Academic journal article Environmental Health Perspectives

A Revised Probabilistic Estimate of the Maternal Methyl Mercury Intake Dose Corresponding to a Measured Cord Blood Mercury Concentration

Academic journal article Environmental Health Perspectives

A Revised Probabilistic Estimate of the Maternal Methyl Mercury Intake Dose Corresponding to a Measured Cord Blood Mercury Concentration

Article excerpt

In 2001, the U.S. Environmental Protection Agency (EPA) adopted a revised reference dose (RfD) for methyl mercury (MeHg) of 0.1 [micro]g/kg/day. The RfD is based on neurologic developmental effects measured in children associated with exposure in utero to MeHg from the maternal diet. The RfD derivation proceeded from a point of departure based on measured concentration of mercury in fetal cord blood (micrograms per liter). The RfD, however, is a maternal dose (micrograms per kilogram per day). Reconstruction of the maternal dose corresponding to this cord blood concentration, including the variability around this estimate, is a critical step in the RfD derivation. The dose reconstruction employed by the U.S. EPA using the one-compartment pharmacokinetic model contains two areas of significant uncertainty: It does not directly account for the influence of the ratio of cord blood:maternal blood Hg concentration, and it does not resolve uncertainty regarding the most appropriate central tendency estimates for pregnancy and third-trimester--specific model parameters. A probabilistic reassessment of this dose reconstruction was undertaken to address these areas of uncertainty and generally to reconsider the specification of model input parameters. On the basis of a thorough review of the literature and recalculation of the one-compartment model including sensitivity analyses, I estimated that the 95th and 99th percentiles (i.e., the lower 5th and 1st percentiles) of the maternal intake dose corresponding to a fetal cord blood Hg concentration of 58 [micro]g/L are 0.3 and 0.2 [micro]g/kg/day, respectively. For the 99th percentile, this is half the value previously estimated by the U.S. EPA. Key words: cord blood, maternal, mercury, methyl mercury, Monte Carlo, one-compartment, pharmacokinetic, probabilistic, reference dose, RfD. doi:10.1289/ehp.7417 available via http://dx.doi.org/[Online 4 November 2004]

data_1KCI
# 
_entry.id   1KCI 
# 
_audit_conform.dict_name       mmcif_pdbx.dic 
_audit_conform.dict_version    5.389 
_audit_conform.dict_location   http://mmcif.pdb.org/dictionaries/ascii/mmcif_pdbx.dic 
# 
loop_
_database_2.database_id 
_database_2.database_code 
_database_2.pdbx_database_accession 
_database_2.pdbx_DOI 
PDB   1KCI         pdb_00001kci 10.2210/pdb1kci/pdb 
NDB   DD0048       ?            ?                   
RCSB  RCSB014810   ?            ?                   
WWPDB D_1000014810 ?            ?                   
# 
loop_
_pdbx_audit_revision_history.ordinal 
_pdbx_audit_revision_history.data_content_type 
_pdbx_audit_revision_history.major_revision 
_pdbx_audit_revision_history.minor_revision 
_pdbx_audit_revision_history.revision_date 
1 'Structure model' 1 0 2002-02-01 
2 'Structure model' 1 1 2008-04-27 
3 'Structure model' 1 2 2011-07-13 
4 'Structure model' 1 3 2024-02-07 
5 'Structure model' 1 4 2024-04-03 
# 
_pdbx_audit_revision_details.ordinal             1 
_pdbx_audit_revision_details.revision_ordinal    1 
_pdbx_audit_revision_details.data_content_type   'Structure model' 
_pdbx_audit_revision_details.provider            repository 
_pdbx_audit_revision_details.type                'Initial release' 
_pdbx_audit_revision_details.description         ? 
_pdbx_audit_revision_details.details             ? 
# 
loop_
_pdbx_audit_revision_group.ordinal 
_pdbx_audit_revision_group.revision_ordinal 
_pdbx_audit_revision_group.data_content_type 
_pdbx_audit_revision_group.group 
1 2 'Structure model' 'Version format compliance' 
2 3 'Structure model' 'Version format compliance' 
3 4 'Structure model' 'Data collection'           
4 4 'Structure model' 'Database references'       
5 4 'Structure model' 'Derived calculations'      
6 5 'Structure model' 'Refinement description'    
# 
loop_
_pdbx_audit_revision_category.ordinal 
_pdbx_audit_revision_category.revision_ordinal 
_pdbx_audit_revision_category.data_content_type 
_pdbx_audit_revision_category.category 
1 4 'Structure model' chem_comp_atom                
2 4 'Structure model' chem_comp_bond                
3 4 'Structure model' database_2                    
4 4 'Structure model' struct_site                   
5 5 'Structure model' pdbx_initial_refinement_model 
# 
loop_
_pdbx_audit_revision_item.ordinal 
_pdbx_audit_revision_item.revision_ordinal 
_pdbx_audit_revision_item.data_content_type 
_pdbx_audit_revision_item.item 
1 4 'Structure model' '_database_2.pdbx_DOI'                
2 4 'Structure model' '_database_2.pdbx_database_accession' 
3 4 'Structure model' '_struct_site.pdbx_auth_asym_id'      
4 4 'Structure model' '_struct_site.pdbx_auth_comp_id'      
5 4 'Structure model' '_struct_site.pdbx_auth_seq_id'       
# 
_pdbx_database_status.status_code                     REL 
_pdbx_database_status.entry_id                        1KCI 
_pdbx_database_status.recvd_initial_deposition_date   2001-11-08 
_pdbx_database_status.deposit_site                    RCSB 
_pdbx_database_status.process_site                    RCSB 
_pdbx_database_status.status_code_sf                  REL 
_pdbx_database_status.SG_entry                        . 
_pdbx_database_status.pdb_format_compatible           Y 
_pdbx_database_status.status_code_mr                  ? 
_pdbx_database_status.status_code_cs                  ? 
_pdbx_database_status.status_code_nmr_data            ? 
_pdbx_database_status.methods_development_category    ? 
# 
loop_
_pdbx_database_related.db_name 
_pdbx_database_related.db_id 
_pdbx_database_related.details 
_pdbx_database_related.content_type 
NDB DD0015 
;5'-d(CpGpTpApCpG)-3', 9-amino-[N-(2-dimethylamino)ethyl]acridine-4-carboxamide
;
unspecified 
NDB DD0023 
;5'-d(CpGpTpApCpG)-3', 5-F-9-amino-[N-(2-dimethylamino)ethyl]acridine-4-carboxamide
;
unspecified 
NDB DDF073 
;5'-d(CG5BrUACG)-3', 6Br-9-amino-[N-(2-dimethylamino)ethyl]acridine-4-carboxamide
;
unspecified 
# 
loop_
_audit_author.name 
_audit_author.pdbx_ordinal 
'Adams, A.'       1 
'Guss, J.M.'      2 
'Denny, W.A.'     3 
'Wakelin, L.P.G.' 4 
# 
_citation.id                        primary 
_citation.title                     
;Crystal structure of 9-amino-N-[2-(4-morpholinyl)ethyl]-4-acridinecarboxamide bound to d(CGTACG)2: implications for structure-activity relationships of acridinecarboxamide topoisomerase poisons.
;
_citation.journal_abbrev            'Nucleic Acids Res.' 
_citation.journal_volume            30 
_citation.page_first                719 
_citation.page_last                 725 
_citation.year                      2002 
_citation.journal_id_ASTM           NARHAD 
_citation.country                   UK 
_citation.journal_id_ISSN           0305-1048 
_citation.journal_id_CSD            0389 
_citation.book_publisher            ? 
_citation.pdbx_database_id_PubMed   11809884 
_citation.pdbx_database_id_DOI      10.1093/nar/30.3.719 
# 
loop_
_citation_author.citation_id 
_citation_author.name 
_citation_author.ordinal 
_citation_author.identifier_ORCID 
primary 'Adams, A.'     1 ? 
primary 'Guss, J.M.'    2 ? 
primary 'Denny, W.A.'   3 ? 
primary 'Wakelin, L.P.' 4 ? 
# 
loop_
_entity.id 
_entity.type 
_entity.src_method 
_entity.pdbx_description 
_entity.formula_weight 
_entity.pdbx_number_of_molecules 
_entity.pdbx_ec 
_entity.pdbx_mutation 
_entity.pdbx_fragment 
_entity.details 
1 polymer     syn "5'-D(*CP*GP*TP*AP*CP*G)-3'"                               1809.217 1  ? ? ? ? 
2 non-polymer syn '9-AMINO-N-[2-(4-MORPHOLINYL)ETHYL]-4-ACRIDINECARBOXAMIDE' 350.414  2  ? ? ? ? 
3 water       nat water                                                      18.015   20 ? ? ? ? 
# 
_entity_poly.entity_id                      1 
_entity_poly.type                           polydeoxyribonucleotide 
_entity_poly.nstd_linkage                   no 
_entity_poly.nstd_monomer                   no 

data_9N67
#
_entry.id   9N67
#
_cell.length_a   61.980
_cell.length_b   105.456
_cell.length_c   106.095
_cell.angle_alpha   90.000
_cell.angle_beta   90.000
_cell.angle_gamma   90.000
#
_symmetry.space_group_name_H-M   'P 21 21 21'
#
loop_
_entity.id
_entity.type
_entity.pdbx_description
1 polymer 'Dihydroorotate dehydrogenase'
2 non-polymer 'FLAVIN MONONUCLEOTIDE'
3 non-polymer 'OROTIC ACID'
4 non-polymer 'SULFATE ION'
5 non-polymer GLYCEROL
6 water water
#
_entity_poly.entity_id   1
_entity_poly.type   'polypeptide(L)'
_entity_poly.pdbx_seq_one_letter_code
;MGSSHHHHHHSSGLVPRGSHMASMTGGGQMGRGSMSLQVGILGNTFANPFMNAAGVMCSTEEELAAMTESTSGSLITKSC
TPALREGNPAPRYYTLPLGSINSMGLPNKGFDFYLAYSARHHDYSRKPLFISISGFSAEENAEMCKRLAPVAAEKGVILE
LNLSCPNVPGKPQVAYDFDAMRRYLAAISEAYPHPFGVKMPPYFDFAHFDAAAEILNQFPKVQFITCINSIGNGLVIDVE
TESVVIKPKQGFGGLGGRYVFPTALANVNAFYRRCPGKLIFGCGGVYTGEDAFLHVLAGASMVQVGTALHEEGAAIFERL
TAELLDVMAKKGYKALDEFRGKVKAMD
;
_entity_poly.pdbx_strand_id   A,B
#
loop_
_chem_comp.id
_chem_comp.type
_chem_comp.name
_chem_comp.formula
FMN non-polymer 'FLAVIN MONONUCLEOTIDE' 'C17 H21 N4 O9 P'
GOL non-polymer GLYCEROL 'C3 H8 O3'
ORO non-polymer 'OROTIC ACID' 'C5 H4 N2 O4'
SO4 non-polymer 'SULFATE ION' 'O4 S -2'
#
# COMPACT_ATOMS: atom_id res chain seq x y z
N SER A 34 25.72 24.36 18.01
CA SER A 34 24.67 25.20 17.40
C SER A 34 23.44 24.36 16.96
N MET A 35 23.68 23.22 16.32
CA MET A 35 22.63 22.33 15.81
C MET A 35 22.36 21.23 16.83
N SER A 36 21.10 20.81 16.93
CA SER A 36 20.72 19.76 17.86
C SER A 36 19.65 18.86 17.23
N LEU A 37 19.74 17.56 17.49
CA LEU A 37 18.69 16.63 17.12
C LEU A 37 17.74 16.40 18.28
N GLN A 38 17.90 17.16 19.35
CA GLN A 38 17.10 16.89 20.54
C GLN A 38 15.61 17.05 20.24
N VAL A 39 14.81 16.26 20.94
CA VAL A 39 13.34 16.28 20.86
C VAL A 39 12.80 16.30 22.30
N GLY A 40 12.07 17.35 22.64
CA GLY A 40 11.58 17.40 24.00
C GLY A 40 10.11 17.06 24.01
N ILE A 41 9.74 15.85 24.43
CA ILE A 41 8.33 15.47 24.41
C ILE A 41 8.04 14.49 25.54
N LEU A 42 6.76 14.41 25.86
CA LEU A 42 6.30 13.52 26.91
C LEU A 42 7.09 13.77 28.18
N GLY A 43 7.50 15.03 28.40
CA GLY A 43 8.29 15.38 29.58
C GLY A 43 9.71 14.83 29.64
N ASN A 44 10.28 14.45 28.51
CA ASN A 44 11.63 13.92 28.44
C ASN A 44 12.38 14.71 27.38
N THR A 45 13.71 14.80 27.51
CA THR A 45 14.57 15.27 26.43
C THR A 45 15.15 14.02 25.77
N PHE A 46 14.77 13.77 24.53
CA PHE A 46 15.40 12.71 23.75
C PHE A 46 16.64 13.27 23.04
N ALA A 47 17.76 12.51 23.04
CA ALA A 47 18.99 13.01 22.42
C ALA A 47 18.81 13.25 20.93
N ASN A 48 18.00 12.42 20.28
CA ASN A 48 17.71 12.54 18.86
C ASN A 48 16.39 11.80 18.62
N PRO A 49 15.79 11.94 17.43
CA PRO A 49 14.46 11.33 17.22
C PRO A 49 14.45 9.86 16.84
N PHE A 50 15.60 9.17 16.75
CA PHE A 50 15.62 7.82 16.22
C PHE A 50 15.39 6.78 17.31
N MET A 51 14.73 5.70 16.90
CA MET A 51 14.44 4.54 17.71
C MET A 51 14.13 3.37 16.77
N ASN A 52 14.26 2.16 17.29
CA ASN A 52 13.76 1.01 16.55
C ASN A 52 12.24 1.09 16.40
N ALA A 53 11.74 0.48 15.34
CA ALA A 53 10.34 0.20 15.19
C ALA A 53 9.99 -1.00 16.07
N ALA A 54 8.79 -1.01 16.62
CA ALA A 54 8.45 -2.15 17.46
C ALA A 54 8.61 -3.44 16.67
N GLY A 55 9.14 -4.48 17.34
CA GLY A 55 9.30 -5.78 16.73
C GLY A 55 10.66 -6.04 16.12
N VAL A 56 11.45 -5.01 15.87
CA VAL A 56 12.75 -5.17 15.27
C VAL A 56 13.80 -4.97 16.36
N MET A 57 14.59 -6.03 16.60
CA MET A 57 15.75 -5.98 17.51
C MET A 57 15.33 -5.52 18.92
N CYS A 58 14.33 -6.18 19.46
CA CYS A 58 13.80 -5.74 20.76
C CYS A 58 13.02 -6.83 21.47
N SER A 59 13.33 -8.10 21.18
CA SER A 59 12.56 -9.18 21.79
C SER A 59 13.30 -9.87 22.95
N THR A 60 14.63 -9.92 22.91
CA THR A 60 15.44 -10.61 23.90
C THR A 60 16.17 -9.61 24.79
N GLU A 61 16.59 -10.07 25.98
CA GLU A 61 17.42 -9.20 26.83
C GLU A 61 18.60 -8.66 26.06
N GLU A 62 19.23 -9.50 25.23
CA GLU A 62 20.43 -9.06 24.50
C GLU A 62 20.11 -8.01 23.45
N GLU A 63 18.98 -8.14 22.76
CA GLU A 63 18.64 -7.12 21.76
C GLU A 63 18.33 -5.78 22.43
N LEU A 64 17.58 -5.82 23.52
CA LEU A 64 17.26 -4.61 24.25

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In 2001, the U.S. Environmental Protection Agency (EPA) adopted a revised reference dose (RfD) for methyl mercury (MeHg) of 0.1 [micro]g/kg/day (U.S. EPA 2001a, 2001b; Rice et al. 2003), relying heavily on the assessment conducted by the National Research Council (NRC 2000). The RfD is based on neurologic developmental effects measured in children associated with exposure in utero to MeHg from the maternal diet. The NRC and U.S. EPA assessments employed a benchmark dose approach to derive the lower 95% confidence interval on the fetal cord blood mercury concentration, doubling the proportion of children in the lowest 5% of performance on tests of neurologic performance. The NRC identified a cord blood concentration of 58 [micro]g/L (ppb) total Hg based on analysis of the individual test judged to give the most sensitive and robust response, whereas the U.S. EPA identified a range of cord blood concentrations of 46-79 [micro]g/L based on consideration of several tests. These values are in fact concentrations, whereas the RfD is a dose--in this case, the maternal intake dose. The reconstruction of the maternal MeHg intake dose that resulted in the observed cord blood Hg concentration is a critical step in the RfD derivation. The dose reconstruction requires a pharmacokinetic model linking dose and blood concentration. Two different types of pharmacokinetic models have been used for this purpose--a physiologically based pharmacokinetic (PBPK) model (Clewell et al. 1999) and the one-compartment model (Stern 1997; Swartout and Rice 2000). In both types of models, the relationship between cord blood concentration and dose depends on several physiologic and metabolic parameters. The values of these parameters vary among individuals. The population variability in the value of these parameters results in variability in the output of these models. Thus, there is no unique relationship between a given cord blood Hg concentration and a single maternal intake dose. Rather, this relationship is described by a probability distribution. …

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